Space station! Read it, hear it, or think it, and my mind is immediately transported to the scene in Star Wars: Episode IV – A New Hope when Obi-Wan Kenobi, Luke Skywalker, Chewbacca, and Han Solo find the Death Star and Obi-Wan says “that’s no moon, it’s a space station” (Lucas 1977). On Saturday morning, November 16, at 3:43 am PDT in Pioneer Park in Woodland, California, I saw both a space station and a moon with a robotic telescope that fits in a backpack!
The International Space Station (a.k.a. the ISS) is one of the greatest technological achievements of human creation. The football field sized space station is a scientific laboratory collaborative with countries around the world researching biology and biotechnology, Earth and space science, education, human space travel, physics, and technology. It travels at 17,500 miles per hour and 240 miles above the surface of the Earth completing an orbit every 90 minutes, 16 times a day!
Although it would be nice to take the Millennium Falcon for a spin and find the space station, I’m pretty sure that Disneyland’s Galaxy’s Edge keeps their Falcon guarded by the finest of the First Order. I am still hoping on taking the Falcon for a joyride one day, but in the meantime, there are other more realistic opportunities of finding space stations.
NASA’s website, Spot the Station, shows you how to track the ISS and even find out when you can see it fly over your location. Additionally, there are several computer and phone applications that will notify you when and where to look to see the ISS fly overhead (e.g. SkySafari). This is best observed at night with your naked eye. The ISS will appear as a fast-moving bright dot across the sky. I’ve witnessed this several times and it is always exciting, however, what I experienced from Pioneer Park was much cooler, but also seemingly much harder and rarer to observe.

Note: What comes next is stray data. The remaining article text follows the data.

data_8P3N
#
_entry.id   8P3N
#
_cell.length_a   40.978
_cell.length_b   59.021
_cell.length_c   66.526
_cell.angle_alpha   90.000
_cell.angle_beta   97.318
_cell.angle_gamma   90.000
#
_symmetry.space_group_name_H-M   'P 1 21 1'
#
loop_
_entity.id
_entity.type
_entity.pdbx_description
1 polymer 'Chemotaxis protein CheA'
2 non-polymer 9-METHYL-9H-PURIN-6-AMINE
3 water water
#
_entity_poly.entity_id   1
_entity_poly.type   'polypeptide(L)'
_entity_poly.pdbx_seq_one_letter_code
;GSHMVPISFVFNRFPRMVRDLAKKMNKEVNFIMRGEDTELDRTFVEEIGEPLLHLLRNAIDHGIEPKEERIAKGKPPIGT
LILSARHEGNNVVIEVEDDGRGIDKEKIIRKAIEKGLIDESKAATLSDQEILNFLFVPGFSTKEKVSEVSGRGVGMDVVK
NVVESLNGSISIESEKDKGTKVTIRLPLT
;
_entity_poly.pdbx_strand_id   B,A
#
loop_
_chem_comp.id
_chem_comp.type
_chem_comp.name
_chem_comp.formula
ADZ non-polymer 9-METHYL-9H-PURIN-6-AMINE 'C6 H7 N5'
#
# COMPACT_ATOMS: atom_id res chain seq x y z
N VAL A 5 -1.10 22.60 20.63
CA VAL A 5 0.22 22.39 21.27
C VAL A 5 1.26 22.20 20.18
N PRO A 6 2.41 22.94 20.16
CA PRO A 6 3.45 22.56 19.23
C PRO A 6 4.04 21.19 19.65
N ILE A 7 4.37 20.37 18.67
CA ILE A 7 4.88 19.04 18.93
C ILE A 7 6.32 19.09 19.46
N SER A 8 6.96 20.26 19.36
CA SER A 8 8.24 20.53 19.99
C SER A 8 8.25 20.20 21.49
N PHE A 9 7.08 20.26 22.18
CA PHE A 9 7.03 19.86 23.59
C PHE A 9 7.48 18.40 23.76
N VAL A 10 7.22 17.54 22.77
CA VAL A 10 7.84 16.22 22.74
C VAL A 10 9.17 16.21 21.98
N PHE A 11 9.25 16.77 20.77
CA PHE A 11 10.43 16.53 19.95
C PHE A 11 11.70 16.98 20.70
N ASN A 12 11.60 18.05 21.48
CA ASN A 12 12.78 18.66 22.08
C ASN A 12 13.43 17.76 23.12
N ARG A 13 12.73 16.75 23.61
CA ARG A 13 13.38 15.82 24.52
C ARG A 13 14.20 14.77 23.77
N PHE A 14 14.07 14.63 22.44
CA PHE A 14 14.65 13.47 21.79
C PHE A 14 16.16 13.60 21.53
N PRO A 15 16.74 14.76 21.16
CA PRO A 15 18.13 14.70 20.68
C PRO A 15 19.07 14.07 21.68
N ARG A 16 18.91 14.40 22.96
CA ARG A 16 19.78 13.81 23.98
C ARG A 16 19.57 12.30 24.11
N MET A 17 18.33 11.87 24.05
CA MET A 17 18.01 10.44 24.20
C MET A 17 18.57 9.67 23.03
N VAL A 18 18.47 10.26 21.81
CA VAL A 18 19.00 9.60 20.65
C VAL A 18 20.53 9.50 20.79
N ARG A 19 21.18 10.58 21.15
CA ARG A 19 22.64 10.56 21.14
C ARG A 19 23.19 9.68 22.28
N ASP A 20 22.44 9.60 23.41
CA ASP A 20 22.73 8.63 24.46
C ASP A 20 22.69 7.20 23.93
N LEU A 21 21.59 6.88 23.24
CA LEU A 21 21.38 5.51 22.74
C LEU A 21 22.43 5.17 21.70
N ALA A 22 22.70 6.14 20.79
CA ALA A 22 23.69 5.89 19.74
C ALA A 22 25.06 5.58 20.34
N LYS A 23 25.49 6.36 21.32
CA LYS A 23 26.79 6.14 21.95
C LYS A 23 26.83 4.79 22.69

There is another website to track the ISS, but it is not just for any typical kind of flyover. Sometimes, when the conditions and geometry are just right, an observer can catch the ISS transiting across the Moon or Sun! FYI, a transit is when a smaller object passes in front of a larger object from an observer’s point of view. Bartosz Wojczyński’s site, ISS Transit Finder, allows you to input any Earthly coordinates to find out when and where the closest ISS transit to your location occurs across the Moon or Sun.
As a part of my PhD research, I’ve recently acquired a new type of robotic telescope, the Unistellar eVscope. The eVscope is an autonomous 4.5” Newtonian-like telescope controlled via a dedicated smartphone application that fits in a backpack. It uses a CMOS light detection sensor, onboard computer, and its proprietary Enhanced Vision technology to capture more light than your average amateur optical telescope. One of my advisors, Franck Marchis, astronomer at the SETI (Search for Extraterrestrial Intelligence) Institute, encouraged me to try and capture the ISS transiting the Moon to test its capabilities and I was successful!
To plan the ISS observation, I used Wojczyńsky’s ISS Transit Finder site and discovered that the ISS was set to transit a waning gibbous Moon near Sacramento, California at 3:43:14 am PDT on Saturday, 16 November 2019. Viewing the ISS transit the Moon is similar to viewing a total solar eclipse in that you need to be in a special narrow band of area in order to observe it.
After researching locations in the visibility path, I discovered that the transit would be visible from Pioneer Park in Woodland, California. Since the time of the event was after the closing hours of the park, I contacted the City of Woodland’s Parks Supervisor to get permission to be there afterhours. Westley and the Community Services Department graciously gave me permission, as well as contacted the Woodland Police Department to inform them that I was allowed to use the park for my observation. Officers Ted and Dalbinder even stopped by briefly during my observation to say hi and look through the eVscope.